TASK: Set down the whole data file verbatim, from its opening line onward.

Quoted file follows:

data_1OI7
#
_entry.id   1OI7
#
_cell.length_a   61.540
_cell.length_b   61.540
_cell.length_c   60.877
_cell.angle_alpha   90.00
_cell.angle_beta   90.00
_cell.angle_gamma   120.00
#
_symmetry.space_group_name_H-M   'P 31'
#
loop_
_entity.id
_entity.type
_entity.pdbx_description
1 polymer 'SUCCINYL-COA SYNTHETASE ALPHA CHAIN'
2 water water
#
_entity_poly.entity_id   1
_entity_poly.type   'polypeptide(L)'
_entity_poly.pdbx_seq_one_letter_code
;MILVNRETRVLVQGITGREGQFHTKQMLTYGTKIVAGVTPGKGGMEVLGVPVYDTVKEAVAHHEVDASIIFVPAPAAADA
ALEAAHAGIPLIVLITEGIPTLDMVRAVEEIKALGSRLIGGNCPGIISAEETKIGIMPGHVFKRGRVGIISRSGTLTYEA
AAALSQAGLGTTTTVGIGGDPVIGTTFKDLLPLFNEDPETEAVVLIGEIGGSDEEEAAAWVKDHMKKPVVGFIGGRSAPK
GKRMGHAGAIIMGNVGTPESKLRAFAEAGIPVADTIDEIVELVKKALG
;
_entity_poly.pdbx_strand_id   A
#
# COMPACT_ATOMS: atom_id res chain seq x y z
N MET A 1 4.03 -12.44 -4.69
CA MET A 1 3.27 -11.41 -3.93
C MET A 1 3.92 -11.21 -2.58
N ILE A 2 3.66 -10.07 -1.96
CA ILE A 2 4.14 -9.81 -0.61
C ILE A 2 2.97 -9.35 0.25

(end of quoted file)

data_1OI7
#
_entry.id   1OI7
#
_cell.length_a   61.540
_cell.length_b   61.540
_cell.length_c   60.877
_cell.angle_alpha   90.00
_cell.angle_beta   90.00
_cell.angle_gamma   120.00
#
_symmetry.space_group_name_H-M   'P 31'
#
loop_
_entity.id
_entity.type
_entity.pdbx_description
1 polymer 'SUCCINYL-COA SYNTHETASE ALPHA CHAIN'
2 water water
#
_entity_poly.entity_id   1
_entity_poly.type   'polypeptide(L)'
_entity_poly.pdbx_seq_one_letter_code
;MILVNRETRVLVQGITGREGQFHTKQMLTYGTKIVAGVTPGKGGMEVLGVPVYDTVKEAVAHHEVDASIIFVPAPAAADA
ALEAAHAGIPLIVLITEGIPTLDMVRAVEEIKALGSRLIGGNCPGIISAEETKIGIMPGHVFKRGRVGIISRSGTLTYEA
AAALSQAGLGTTTTVGIGGDPVIGTTFKDLLPLFNEDPETEAVVLIGEIGGSDEEEAAAWVKDHMKKPVVGFIGGRSAPK
GKRMGHAGAIIMGNVGTPESKLRAFAEAGIPVADTIDEIVELVKKALG
;
_entity_poly.pdbx_strand_id   A
#
# COMPACT_ATOMS: atom_id res chain seq x y z
N MET A 1 4.03 -12.44 -4.69
CA MET A 1 3.27 -11.41 -3.93
C MET A 1 3.92 -11.21 -2.58
N ILE A 2 3.66 -10.07 -1.96
CA ILE A 2 4.14 -9.81 -0.61
C ILE A 2 2.97 -9.35 0.25